Kenway, J and ; Fahey, J. (2009) Globalizing the Research Imagination Taylor and Francis

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Empowering the student


We read a lot, or at least see the rhetoric , that the PhD is the student’s work.
I know from experience with my own doctoral dissertation that there was a point in my candidature at which I saw the dissertation as mine and found a voice for myself as a researcher. In the cabaret I wrote about doing a doctorate I described this moment as

‘I’ve got a feeling of excitement. I know my way around here. The literature, the discourse the ground here’

There is much anecdotal evidence to support the notion that if the student is empowered to see their research as their research, then this factor alone can make all the difference between completion and the alternative, often referred to as ABD – all but the dissertation! On the counter side there is a history of uncontrolled power, that unless checked, works against the student finding and claiming their own voice. Even the term supervisor has power elements embedded in it. Where universities have shifted the term to the less ominous ‘advisor’, that at least changes the rhetoric but these rhetorical changes may not change the range of practices which have served to sustain a power imbalance with the advisor/supervisor as powerful and the student in the powerless position.

In the field of practice-related inquiry in which I work, there is an additional anomaly about power. All of the students whom I have supervised have come into doctoral programs with extensive knowledge of their practice. In most instances their knowledge of their own practice is greater than what I would asses as my knowledge on that topic. In these instances, my knowledge based is familiarity with the various practices associated with undertaking doctoral inquiry, and I try to use that knowledge to ease their journey through the degree, as I grow in understanding about the particular practice which they are investigating by reading their developing work and having substantive conversations with them. I find at the end of the process I have gained additional knowledge about the topic that my students have been investigating.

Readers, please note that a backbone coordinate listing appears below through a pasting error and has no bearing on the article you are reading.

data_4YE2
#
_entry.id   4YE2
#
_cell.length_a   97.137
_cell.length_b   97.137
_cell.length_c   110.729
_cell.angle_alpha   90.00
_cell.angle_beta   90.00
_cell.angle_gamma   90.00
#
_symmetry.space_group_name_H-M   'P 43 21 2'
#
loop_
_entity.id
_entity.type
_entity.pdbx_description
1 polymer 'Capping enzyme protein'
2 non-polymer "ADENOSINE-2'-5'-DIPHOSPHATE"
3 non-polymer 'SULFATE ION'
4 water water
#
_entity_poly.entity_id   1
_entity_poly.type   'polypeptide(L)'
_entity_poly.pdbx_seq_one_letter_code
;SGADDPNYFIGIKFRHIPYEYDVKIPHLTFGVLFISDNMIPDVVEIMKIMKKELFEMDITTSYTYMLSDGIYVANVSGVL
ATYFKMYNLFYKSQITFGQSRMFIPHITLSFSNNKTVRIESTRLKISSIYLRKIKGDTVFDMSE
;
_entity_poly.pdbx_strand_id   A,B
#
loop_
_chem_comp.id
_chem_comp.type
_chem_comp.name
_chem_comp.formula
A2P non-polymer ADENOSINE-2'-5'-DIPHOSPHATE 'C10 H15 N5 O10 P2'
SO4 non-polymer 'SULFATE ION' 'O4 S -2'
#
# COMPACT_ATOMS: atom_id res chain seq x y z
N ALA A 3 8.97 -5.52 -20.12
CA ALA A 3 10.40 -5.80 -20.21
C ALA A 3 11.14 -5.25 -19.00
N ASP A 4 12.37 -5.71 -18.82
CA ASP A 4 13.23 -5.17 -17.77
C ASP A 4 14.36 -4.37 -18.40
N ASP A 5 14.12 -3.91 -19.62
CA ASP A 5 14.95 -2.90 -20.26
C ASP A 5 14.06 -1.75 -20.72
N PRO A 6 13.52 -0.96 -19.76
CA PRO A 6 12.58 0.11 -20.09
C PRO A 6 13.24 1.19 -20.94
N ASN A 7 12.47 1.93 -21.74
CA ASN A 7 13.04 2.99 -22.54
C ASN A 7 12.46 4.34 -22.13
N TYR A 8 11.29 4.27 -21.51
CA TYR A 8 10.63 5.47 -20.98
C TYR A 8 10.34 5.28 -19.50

A call to look to the power relationship in research supervision/advising is in essence a call to critical reflection. It is inviting awareness of inbuilt processes and structures that inadvertently reinforce the institute power over that of the research student. Some experiences I have seen from the eyes of my own doctoral journey include:

  • Milestone challenges that lack specific and explicit assessment criteria. The lack of such criteria gives the impression of ‘secret business’ which disempowers the student as the outsider.
  • Policies such as ‘show cause’ when a student has not met some of the identified milestones frames the student in the lesser power role.

Call to action!
In the early years of my undergraduate lecturing, where I taught Self- Esteem within Interpersonal Communication, there appeared to be two different ways of looking at a notion of empowering people. The dominant theme involved the powerful person sharing their power with the less powerful. A less common theme which was articulated in F Scott-Peck’s the Road less travelled, took the view that everyone has power and if a powerful person became conscious of their use of power and actively reduced their levels of power, this left space for the less powerful person to flourish and find their own (rather than someone elses’) power. The image of the unfolding powerful person reminded me of an unfolding flower.

Some of the ways an advisor/supervisor might critically reflect on their practices of supporting the research student include:

  • Examine how you describe the student’s knowledge. Is there an effort to reinforce one’s own knowledge base that inadvertently positions the student’s knowledge, not so much as different, but as other, or of less value than that of the person supervising. In an effort to prove oneself worth of the role of supervisor there may be discounting of the student’s knowledge base.